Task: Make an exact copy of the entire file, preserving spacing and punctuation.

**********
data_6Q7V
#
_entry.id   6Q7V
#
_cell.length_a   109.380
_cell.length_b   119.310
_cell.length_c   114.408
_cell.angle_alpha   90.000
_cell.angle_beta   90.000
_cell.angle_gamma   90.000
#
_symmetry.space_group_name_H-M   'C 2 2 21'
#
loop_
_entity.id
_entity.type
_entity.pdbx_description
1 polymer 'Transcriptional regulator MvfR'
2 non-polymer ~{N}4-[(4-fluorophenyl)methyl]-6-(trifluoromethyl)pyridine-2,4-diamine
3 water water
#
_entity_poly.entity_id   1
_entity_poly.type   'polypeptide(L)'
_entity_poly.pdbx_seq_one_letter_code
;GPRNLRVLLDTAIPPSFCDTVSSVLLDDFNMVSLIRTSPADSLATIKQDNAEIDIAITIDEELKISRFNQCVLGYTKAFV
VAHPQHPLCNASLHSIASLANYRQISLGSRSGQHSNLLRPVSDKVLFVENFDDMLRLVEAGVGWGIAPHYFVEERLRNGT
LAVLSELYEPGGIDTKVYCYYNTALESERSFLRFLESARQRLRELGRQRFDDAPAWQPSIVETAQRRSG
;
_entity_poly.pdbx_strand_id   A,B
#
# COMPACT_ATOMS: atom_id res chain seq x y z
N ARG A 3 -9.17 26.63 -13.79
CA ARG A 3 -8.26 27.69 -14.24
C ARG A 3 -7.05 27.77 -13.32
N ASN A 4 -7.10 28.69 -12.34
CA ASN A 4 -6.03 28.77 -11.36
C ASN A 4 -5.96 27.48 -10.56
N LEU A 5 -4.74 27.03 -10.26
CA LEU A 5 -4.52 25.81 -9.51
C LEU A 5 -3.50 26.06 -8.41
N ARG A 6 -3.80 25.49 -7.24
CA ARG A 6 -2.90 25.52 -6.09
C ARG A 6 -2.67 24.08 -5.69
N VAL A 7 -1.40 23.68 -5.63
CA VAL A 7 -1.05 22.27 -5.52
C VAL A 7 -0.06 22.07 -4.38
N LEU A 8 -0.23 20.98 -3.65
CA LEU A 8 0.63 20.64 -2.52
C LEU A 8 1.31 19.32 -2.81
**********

data_6Q7V
#
_entry.id   6Q7V
#
_cell.length_a   109.380
_cell.length_b   119.310
_cell.length_c   114.408
_cell.angle_alpha   90.000
_cell.angle_beta   90.000
_cell.angle_gamma   90.000
#
_symmetry.space_group_name_H-M   'C 2 2 21'
#
loop_
_entity.id
_entity.type
_entity.pdbx_description
1 polymer 'Transcriptional regulator MvfR'
2 non-polymer ~{N}4-[(4-fluorophenyl)methyl]-6-(trifluoromethyl)pyridine-2,4-diamine
3 water water
#
_entity_poly.entity_id   1
_entity_poly.type   'polypeptide(L)'
_entity_poly.pdbx_seq_one_letter_code
;GPRNLRVLLDTAIPPSFCDTVSSVLLDDFNMVSLIRTSPADSLATIKQDNAEIDIAITIDEELKISRFNQCVLGYTKAFV
VAHPQHPLCNASLHSIASLANYRQISLGSRSGQHSNLLRPVSDKVLFVENFDDMLRLVEAGVGWGIAPHYFVEERLRNGT
LAVLSELYEPGGIDTKVYCYYNTALESERSFLRFLESARQRLRELGRQRFDDAPAWQPSIVETAQRRSG
;
_entity_poly.pdbx_strand_id   A,B
#
# COMPACT_ATOMS: atom_id res chain seq x y z
N ARG A 3 -9.17 26.63 -13.79
CA ARG A 3 -8.26 27.69 -14.24
C ARG A 3 -7.05 27.77 -13.32
N ASN A 4 -7.10 28.69 -12.34
CA ASN A 4 -6.03 28.77 -11.36
C ASN A 4 -5.96 27.48 -10.56
N LEU A 5 -4.74 27.03 -10.26
CA LEU A 5 -4.52 25.81 -9.51
C LEU A 5 -3.50 26.06 -8.41
N ARG A 6 -3.80 25.49 -7.24
CA ARG A 6 -2.90 25.52 -6.09
C ARG A 6 -2.67 24.08 -5.69
N VAL A 7 -1.40 23.68 -5.63
CA VAL A 7 -1.05 22.27 -5.52
C VAL A 7 -0.06 22.07 -4.38
N LEU A 8 -0.23 20.98 -3.65
CA LEU A 8 0.63 20.64 -2.52
C LEU A 8 1.31 19.32 -2.81